ANNAPOLIS – The state’s budget for land preservation will plummet dramatically in the next few years, falling by more than $100 million by 2010, according to statistics released Tuesday at a meeting of the Maryland Joint Subcommittee on Program Open Space and Agricultural Land Preservation.
The loss of funds could make it more difficult for the state to purchase and preserve undeveloped land.
The projected loss of funds combines new estimates for fiscal year 2010 from the Department of Natural Resources and the Department of Agriculture, the two agencies most responsible for purchasing undeveloped land.
“We have to acknowledge … that we don’t have the funding,” said Shaun Fenlon, director of the Department of Natural Resources Land Acquisition and Planning Unit.
James Conrad, executive director of the Maryland Agricultural Land Preservation Foundation, which is part of the Department of Agriculture, said the weak real estate market is to blame for the drop in funding.
The foundation, like the Department of Natural Resources, generates most of its land acquisition revenue from real estate and agricultural transfer taxes, and purchases land rights to limit development of agricultural areas.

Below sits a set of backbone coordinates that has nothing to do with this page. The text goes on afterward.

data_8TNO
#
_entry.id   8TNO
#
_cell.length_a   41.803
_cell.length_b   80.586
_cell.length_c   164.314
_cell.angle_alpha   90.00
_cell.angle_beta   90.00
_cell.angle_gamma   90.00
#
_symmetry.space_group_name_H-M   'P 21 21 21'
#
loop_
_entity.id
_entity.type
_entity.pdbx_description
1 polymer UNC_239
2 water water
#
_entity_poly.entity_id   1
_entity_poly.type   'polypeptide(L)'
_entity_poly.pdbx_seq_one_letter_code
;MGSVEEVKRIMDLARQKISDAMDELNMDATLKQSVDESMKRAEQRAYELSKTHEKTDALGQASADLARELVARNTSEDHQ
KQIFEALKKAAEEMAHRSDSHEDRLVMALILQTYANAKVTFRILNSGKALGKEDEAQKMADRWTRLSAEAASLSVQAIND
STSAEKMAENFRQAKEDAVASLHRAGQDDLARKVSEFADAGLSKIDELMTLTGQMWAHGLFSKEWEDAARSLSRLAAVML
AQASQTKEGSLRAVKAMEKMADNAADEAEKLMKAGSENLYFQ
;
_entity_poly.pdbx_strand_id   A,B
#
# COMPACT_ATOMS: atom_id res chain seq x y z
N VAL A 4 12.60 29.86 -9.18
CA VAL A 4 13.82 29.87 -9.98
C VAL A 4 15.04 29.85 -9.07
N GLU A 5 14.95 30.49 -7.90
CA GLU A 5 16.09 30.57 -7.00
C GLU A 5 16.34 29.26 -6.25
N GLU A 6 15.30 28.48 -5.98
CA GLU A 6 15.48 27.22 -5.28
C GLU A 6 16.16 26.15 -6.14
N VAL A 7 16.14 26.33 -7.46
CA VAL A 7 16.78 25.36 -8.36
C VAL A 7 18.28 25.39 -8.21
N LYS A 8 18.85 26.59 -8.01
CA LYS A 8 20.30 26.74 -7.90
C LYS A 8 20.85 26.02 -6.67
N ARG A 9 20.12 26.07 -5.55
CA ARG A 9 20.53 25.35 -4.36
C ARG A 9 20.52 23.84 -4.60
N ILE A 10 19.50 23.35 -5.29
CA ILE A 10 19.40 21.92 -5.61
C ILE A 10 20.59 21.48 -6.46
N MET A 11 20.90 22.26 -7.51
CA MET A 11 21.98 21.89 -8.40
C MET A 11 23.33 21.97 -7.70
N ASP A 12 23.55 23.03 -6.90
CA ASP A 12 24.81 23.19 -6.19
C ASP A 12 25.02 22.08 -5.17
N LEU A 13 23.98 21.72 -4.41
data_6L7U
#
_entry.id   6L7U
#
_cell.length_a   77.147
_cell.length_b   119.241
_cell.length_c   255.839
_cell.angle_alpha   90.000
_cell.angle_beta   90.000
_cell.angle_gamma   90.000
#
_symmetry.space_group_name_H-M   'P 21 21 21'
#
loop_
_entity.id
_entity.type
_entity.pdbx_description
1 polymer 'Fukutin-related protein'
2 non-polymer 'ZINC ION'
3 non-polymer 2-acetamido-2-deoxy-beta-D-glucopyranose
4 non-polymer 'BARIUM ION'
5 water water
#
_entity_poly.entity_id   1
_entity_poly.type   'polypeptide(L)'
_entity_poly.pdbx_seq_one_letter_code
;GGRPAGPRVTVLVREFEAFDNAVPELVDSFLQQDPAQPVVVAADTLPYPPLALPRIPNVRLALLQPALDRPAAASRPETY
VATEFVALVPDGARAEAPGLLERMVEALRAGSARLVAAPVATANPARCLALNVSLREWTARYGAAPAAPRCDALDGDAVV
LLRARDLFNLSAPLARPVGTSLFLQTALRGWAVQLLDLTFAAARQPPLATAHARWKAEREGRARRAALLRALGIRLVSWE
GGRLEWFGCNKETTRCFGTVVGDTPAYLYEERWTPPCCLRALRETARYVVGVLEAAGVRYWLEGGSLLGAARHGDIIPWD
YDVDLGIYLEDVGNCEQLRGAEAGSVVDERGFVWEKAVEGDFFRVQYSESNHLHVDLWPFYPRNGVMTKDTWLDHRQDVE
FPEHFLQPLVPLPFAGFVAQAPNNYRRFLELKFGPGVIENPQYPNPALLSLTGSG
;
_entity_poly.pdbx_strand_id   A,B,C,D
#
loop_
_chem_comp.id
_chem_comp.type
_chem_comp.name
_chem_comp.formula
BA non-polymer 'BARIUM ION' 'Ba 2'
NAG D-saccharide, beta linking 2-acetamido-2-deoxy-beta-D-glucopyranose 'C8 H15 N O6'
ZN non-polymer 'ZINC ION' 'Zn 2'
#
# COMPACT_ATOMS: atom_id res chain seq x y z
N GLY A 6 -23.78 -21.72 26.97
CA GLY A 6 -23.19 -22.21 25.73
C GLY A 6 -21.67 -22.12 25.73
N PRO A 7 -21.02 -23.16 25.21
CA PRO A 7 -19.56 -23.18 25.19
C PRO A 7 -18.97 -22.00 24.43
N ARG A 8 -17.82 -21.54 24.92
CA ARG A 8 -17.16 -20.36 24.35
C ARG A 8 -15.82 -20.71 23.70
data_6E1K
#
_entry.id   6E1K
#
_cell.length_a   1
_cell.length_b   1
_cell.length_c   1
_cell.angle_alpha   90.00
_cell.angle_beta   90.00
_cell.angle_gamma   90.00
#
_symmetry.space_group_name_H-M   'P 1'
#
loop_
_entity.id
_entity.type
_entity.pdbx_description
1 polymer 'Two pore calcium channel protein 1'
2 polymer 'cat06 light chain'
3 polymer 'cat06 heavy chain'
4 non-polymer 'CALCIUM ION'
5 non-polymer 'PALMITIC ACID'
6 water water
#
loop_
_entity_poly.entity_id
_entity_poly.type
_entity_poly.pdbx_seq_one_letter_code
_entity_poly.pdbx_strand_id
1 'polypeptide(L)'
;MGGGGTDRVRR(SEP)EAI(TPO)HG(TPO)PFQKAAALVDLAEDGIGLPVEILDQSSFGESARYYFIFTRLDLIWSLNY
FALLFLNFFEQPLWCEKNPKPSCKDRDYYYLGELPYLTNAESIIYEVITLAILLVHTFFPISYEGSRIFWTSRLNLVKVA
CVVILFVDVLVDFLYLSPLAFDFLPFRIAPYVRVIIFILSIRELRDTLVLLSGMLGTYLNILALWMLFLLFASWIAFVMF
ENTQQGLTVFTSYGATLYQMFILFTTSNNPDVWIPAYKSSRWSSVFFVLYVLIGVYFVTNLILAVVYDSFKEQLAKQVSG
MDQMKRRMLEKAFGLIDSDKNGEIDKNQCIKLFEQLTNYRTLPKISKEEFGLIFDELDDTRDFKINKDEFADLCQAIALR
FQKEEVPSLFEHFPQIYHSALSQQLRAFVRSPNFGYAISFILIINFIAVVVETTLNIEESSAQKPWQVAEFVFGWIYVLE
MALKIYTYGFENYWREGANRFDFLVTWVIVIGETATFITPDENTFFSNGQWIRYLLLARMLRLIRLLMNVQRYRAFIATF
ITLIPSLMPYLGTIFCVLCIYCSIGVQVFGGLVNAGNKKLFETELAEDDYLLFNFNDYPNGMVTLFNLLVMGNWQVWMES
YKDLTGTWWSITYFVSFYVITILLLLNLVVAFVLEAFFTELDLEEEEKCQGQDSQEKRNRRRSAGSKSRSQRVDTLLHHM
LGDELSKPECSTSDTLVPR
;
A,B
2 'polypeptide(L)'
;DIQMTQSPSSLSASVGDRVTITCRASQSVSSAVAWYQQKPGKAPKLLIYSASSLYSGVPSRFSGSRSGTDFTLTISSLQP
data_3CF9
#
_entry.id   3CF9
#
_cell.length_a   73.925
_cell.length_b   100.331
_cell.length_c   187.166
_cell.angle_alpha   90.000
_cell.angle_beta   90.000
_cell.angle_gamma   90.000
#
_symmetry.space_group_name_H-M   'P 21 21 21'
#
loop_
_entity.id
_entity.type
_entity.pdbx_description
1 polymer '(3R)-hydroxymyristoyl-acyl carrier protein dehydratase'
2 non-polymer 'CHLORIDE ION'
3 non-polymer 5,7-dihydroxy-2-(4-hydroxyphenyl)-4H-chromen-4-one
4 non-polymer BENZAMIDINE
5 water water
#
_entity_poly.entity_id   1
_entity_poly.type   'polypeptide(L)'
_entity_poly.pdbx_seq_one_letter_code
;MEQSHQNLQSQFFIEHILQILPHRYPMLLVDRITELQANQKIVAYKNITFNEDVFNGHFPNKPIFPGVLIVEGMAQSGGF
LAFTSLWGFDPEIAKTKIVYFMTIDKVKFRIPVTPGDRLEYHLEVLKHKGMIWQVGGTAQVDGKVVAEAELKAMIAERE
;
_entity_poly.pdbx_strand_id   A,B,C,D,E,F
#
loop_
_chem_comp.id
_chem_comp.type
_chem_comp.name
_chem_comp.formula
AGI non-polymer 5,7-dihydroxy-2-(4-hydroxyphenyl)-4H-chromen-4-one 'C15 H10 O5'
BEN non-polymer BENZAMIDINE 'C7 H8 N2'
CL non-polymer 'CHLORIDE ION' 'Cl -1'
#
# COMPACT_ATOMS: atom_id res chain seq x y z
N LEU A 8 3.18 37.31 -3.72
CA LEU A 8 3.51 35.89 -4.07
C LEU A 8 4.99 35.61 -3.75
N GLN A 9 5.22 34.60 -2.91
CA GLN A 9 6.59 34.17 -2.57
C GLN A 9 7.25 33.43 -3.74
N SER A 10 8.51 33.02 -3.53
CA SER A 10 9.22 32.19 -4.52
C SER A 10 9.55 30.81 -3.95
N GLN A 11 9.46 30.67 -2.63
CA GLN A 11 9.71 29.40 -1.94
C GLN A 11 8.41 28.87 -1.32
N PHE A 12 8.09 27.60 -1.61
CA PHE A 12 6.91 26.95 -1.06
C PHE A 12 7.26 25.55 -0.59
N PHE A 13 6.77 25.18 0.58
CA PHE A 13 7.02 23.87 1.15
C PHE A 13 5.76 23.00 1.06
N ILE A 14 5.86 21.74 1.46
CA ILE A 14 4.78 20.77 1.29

Conrad said the reason the foundation is predicting lower funding in the next few years is because it has to repay excess spending from 2007.
“We overspent in 2007,” said Conrad. “That was when the bottom opened in the real estate market.”
The foundation expected $91 million in funding in 2007, but revenues for that year came up short by about $30 million, according to the foundation’s statistics. This is because its budget is based on an estimate of what transfer taxes will be in future years.
The estimate for 2007, however, did not predict the housing crisis, and the foundation spent more than it actually had. As a result, it has to repay the difference in three years, which will be in 2010.
The Department of Natural Resources Land Acquisition and Planning Unit faces similar funding shortfalls.
Despite the bleak outlook, the meeting focused on ways that land preservation work could continue to move forward with success.
“Landowners are much more willing to talk to us,” said Fenlon.
Fenlon pointed out that prices for undeveloped land have lowered recently, and that landowners have become more willing to sell to the state.
“When the real estate market is hot, we have money but people are not as anxious to put their property in, and what we get is expensive,” said Conrad. “When the real estate market is cool, we don’t have money and people are anxious to put their properties in.”
In addition, the cost to purchase land has fallen to approximately $4,500 per acre, down from almost $6,000 last year.
“We can still be very successful, because I don’t see the real estate markets changing in the next couple of years,” said Fenlon.